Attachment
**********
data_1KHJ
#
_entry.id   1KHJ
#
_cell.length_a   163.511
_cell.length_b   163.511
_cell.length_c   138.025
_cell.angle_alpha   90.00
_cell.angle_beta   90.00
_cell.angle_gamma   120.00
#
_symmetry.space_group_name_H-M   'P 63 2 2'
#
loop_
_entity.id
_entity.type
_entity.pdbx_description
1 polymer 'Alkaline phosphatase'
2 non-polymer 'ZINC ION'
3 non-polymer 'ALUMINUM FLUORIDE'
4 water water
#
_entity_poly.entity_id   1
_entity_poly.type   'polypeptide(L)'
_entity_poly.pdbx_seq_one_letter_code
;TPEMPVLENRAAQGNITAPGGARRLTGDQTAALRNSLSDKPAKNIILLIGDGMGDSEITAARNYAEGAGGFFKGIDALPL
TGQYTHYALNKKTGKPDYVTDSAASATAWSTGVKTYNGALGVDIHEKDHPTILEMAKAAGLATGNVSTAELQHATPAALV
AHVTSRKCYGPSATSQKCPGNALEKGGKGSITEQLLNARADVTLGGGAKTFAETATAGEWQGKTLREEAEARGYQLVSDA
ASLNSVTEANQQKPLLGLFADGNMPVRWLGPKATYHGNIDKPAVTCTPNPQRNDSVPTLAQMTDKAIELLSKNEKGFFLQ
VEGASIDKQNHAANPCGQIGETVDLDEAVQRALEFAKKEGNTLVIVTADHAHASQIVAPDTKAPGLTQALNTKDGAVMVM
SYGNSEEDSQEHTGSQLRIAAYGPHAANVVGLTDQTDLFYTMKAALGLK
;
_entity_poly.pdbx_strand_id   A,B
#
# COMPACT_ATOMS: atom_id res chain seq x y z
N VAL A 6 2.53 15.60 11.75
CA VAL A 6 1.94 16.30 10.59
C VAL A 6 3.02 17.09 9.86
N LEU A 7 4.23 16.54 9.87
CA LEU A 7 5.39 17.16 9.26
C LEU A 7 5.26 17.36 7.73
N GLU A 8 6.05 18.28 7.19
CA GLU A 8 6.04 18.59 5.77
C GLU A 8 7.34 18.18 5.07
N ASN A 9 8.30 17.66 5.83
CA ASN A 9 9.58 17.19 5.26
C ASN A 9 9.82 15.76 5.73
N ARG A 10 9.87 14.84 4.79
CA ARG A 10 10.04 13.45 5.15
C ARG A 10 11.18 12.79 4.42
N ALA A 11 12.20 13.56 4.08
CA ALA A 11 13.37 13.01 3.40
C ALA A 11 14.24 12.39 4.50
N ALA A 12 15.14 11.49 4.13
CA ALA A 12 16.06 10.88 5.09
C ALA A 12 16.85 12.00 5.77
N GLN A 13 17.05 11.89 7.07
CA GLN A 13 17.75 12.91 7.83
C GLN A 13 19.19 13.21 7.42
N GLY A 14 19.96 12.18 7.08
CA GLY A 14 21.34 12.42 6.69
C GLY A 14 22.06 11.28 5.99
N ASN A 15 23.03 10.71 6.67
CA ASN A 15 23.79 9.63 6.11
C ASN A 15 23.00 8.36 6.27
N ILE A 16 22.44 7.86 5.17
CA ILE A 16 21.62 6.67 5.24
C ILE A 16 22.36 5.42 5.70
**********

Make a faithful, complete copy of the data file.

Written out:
data_1KHJ
#
_entry.id   1KHJ
#
_cell.length_a   163.511
_cell.length_b   163.511
_cell.length_c   138.025
_cell.angle_alpha   90.00
_cell.angle_beta   90.00
_cell.angle_gamma   120.00
#
_symmetry.space_group_name_H-M   'P 63 2 2'
#
loop_
_entity.id
_entity.type
_entity.pdbx_description
1 polymer 'Alkaline phosphatase'
2 non-polymer 'ZINC ION'
3 non-polymer 'ALUMINUM FLUORIDE'
4 water water
#
_entity_poly.entity_id   1
_entity_poly.type   'polypeptide(L)'
_entity_poly.pdbx_seq_one_letter_code
;TPEMPVLENRAAQGNITAPGGARRLTGDQTAALRNSLSDKPAKNIILLIGDGMGDSEITAARNYAEGAGGFFKGIDALPL
TGQYTHYALNKKTGKPDYVTDSAASATAWSTGVKTYNGALGVDIHEKDHPTILEMAKAAGLATGNVSTAELQHATPAALV
AHVTSRKCYGPSATSQKCPGNALEKGGKGSITEQLLNARADVTLGGGAKTFAETATAGEWQGKTLREEAEARGYQLVSDA
ASLNSVTEANQQKPLLGLFADGNMPVRWLGPKATYHGNIDKPAVTCTPNPQRNDSVPTLAQMTDKAIELLSKNEKGFFLQ
VEGASIDKQNHAANPCGQIGETVDLDEAVQRALEFAKKEGNTLVIVTADHAHASQIVAPDTKAPGLTQALNTKDGAVMVM
SYGNSEEDSQEHTGSQLRIAAYGPHAANVVGLTDQTDLFYTMKAALGLK
;
_entity_poly.pdbx_strand_id   A,B
#
# COMPACT_ATOMS: atom_id res chain seq x y z
N VAL A 6 2.53 15.60 11.75
CA VAL A 6 1.94 16.30 10.59
C VAL A 6 3.02 17.09 9.86
N LEU A 7 4.23 16.54 9.87
CA LEU A 7 5.39 17.16 9.26
C LEU A 7 5.26 17.36 7.73
N GLU A 8 6.05 18.28 7.19
CA GLU A 8 6.04 18.59 5.77
C GLU A 8 7.34 18.18 5.07
N ASN A 9 8.30 17.66 5.83
CA ASN A 9 9.58 17.19 5.26
C ASN A 9 9.82 15.76 5.73
N ARG A 10 9.87 14.84 4.79
CA ARG A 10 10.04 13.45 5.15
C ARG A 10 11.18 12.79 4.42
N ALA A 11 12.20 13.56 4.08
CA ALA A 11 13.37 13.01 3.40
C ALA A 11 14.24 12.39 4.50
N ALA A 12 15.14 11.49 4.13
CA ALA A 12 16.06 10.88 5.09
C ALA A 12 16.85 12.00 5.77
N GLN A 13 17.05 11.89 7.07
CA GLN A 13 17.75 12.91 7.83
C GLN A 13 19.19 13.21 7.42
N GLY A 14 19.96 12.18 7.08
CA GLY A 14 21.34 12.42 6.69
C GLY A 14 22.06 11.28 5.99
N ASN A 15 23.03 10.71 6.67
CA ASN A 15 23.79 9.63 6.11
C ASN A 15 23.00 8.36 6.27
N ILE A 16 22.44 7.86 5.17
CA ILE A 16 21.62 6.67 5.24
C ILE A 16 22.36 5.42 5.70